Tuesday, February 24, 2009

A Circular Argument

James has found a contemporary example of someone promoting the flat-earth myth: that prior to Columbus, people -- particularly Christians -- thought the earth was flat. Of course, pretty much everyone after Aristotle (4th century BC) knew that the earth is round, at least in Europe. Since Christianity was based in Europe from the 1st century AD onwards, it's absurd to claim that Christians or Christianity denied the sphericity of the earth. Admittedly, there were a few examples of flat-earthers, just as there are a few examples today, but nobody took them seriously. This story was used for propaganda purposes in the 19th and 20th centuries, usually by secularists or atheists, to illustrate how foolish and ignorant religion is. The example James found, however, may the beginning of a new trend: someone trying to prop up the accomplishments of medieval Islam by contrasting it with the foolish flat-earth Christians. The author is Jonathan Lyons, and his book is ironically entitled House of Wisdom. It's too bad he doesn't augment his academic reading with Cracked.

The best (well, only) book I've read debunking this silliness is Inventing the Flat Earth: Columbus and Modern Historians by historian Jeffrey Burton Russell. It's an extremely short book, less than 80 pages, but has over 200 detailed endnotes; so you have no excuse for not reading it. Russell points to some disturbingly recent examples of actual historians arguing for the flat earth myth, such as Daniel Boorstin in his book The Discoverers. Russell argues that there were only five Christian writers in late Antiquity who affirmed a flat earth, and none from the Middle Ages.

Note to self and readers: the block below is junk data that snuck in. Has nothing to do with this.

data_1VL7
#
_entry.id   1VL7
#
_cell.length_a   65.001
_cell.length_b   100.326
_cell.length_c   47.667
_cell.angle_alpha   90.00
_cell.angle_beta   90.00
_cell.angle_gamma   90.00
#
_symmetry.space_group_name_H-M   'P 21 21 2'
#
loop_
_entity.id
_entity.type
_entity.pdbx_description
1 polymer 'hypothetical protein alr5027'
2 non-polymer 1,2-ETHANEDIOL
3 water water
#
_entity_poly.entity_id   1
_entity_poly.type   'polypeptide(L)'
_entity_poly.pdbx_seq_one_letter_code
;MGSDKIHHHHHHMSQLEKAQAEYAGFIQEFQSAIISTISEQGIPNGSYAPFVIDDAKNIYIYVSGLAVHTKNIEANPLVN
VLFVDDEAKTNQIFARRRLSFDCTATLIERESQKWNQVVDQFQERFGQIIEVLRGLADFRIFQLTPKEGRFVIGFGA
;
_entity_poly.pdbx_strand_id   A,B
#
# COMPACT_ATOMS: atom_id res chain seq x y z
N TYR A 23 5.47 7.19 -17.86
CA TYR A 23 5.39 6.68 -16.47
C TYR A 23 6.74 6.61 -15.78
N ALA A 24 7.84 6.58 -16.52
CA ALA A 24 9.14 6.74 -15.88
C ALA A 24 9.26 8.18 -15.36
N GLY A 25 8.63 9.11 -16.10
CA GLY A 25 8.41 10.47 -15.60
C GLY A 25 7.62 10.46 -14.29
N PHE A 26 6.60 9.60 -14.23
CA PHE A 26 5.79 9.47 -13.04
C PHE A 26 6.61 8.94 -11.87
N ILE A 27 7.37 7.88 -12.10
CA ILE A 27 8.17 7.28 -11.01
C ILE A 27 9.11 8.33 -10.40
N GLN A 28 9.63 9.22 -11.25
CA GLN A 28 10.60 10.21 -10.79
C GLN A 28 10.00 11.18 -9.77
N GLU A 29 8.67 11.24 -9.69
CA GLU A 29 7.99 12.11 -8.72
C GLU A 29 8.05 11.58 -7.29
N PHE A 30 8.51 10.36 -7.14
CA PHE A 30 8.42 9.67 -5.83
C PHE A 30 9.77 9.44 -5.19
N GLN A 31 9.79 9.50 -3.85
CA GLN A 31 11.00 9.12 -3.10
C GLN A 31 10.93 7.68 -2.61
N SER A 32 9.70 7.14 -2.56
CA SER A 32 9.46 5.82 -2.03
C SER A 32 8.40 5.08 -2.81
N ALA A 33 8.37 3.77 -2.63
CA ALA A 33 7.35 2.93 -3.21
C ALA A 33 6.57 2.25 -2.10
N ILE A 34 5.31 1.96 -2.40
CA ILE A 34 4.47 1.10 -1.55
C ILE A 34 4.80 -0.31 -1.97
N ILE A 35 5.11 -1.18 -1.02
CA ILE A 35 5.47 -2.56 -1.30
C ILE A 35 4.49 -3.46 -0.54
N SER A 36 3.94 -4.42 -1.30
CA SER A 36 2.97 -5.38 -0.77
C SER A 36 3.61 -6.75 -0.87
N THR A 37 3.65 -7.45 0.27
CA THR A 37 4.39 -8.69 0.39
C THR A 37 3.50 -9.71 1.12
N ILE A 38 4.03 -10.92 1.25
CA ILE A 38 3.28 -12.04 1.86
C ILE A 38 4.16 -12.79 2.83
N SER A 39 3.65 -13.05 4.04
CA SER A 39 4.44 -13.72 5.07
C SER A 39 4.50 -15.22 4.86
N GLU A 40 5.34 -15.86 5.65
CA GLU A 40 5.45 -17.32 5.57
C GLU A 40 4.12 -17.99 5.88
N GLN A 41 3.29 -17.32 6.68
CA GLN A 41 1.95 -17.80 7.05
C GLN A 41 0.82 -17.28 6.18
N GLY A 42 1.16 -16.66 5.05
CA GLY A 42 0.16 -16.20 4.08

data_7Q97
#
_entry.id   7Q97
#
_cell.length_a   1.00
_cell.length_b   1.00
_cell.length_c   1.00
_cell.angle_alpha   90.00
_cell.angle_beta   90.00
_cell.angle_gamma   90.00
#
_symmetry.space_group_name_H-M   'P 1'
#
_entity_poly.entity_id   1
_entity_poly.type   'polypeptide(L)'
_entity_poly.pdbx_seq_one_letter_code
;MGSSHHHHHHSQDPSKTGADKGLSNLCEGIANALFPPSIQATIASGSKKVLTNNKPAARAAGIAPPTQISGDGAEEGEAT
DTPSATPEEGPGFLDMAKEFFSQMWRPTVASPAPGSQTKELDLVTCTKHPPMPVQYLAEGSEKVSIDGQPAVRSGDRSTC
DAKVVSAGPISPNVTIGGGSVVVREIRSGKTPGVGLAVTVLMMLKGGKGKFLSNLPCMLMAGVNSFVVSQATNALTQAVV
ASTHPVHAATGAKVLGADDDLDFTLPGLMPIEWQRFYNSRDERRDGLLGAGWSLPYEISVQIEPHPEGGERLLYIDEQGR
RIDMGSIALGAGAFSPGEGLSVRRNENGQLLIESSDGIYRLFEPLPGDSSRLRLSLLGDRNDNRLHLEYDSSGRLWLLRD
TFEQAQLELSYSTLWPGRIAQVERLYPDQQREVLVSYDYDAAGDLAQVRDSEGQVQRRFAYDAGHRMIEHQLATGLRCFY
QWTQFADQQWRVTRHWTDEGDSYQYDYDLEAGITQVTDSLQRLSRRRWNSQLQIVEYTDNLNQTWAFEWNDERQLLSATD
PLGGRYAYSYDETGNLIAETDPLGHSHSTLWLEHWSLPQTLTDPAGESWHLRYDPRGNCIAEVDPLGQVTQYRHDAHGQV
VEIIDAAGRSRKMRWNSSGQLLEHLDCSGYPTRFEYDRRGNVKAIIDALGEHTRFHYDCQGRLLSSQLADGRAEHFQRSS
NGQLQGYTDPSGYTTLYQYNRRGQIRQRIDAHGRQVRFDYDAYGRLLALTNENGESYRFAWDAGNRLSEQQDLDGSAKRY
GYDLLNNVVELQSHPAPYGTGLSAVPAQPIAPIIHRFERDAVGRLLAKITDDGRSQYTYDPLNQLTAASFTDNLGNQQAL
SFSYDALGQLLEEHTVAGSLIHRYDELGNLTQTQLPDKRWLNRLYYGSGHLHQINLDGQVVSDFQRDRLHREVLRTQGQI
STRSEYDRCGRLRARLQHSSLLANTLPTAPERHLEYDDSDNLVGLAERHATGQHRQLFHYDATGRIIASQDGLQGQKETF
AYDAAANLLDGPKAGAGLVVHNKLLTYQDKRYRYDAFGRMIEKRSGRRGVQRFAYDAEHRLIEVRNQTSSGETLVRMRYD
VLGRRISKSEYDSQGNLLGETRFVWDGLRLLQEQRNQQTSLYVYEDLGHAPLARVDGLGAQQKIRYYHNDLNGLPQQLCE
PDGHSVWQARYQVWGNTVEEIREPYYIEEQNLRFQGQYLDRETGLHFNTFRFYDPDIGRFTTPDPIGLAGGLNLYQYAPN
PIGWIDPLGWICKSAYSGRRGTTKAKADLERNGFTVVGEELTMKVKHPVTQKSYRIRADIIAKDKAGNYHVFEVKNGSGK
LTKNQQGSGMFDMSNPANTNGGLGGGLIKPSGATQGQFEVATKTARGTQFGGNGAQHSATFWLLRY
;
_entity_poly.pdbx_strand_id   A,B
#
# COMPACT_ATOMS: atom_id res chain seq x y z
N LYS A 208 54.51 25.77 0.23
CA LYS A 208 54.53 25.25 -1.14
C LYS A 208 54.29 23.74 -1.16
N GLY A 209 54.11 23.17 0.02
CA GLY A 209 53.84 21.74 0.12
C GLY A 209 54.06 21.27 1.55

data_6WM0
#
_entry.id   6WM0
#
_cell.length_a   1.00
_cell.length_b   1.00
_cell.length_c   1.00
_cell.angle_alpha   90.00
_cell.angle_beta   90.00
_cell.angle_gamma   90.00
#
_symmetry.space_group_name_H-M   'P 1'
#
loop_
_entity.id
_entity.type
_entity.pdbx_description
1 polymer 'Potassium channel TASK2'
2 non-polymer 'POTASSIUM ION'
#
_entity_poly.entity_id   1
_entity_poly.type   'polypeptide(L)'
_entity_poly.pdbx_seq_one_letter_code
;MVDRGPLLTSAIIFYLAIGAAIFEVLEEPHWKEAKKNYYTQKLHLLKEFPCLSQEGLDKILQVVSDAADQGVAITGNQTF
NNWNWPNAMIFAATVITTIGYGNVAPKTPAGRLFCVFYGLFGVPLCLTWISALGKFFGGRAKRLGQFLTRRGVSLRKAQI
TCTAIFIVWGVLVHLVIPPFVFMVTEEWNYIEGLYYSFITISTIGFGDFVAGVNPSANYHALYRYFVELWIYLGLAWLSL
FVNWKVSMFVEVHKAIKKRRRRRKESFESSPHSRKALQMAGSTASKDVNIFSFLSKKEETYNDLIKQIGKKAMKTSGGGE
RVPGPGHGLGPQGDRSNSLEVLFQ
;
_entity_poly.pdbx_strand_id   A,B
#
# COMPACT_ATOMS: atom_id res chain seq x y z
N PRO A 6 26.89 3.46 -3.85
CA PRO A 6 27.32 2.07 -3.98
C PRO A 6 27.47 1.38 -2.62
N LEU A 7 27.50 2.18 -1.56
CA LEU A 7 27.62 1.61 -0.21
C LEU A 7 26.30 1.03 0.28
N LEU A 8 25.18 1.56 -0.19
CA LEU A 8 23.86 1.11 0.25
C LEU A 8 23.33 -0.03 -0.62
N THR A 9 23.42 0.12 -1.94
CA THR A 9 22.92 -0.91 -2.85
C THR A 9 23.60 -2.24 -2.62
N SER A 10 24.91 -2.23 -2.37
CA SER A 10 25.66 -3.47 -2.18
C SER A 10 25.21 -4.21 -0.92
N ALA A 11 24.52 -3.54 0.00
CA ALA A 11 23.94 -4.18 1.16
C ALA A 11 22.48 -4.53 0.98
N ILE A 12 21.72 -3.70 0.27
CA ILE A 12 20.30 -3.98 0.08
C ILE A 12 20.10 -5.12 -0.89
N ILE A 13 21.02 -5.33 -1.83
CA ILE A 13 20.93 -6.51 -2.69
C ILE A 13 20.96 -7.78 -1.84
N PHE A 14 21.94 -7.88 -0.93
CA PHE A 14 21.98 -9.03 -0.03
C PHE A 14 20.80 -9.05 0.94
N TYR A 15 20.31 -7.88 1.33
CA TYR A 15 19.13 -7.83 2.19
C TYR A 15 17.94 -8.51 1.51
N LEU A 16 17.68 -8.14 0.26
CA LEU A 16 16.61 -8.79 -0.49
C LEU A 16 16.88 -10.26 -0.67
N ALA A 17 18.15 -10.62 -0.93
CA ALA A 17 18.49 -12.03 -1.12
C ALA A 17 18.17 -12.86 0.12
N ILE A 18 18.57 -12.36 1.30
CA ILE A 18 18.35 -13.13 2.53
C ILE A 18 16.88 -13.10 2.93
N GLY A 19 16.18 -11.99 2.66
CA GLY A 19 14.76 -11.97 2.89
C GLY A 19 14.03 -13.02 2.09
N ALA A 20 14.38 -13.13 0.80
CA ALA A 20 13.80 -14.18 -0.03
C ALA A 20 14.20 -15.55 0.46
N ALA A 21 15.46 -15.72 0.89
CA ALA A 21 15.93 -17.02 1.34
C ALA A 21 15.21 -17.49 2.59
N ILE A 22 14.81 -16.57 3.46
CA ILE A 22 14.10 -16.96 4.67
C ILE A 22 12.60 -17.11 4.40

I fortunately grew up knowing that this storyline that "Columbus proved the earth is round" was bogus, and I thought pretty much everyone else knew it too. I suspected that anyone who seriously thought otherwise essentially got their knowledge on the subject from Bugs Bunny cartoons. ("The Earth is-a round! Like-a my head!" BONK "She's flat like-a your head.") But never underestimate the power of ignorance, particularly among the educated.

Update (28 Feb): Humphrey has two recent posts on the flat-earth myth. This one deals with the Columbus story, and this one deals with Cosmas Indicopleustes, the flat-earther par excellence, who had no influence on either his contemporaries or the Middle Ages. As Russell points out, he wasn't even translated into Latin (and so made accessible to western Europe) until the early 18th century.

1 comment:

jacob longshore said...

You could add, to make the refutation palpable, Eratosthenes' calculation of the earth's circumference - that's in pretty much any geometry textbook. (I must add: you've got more patience than I do when addressing these matters, mefriend.)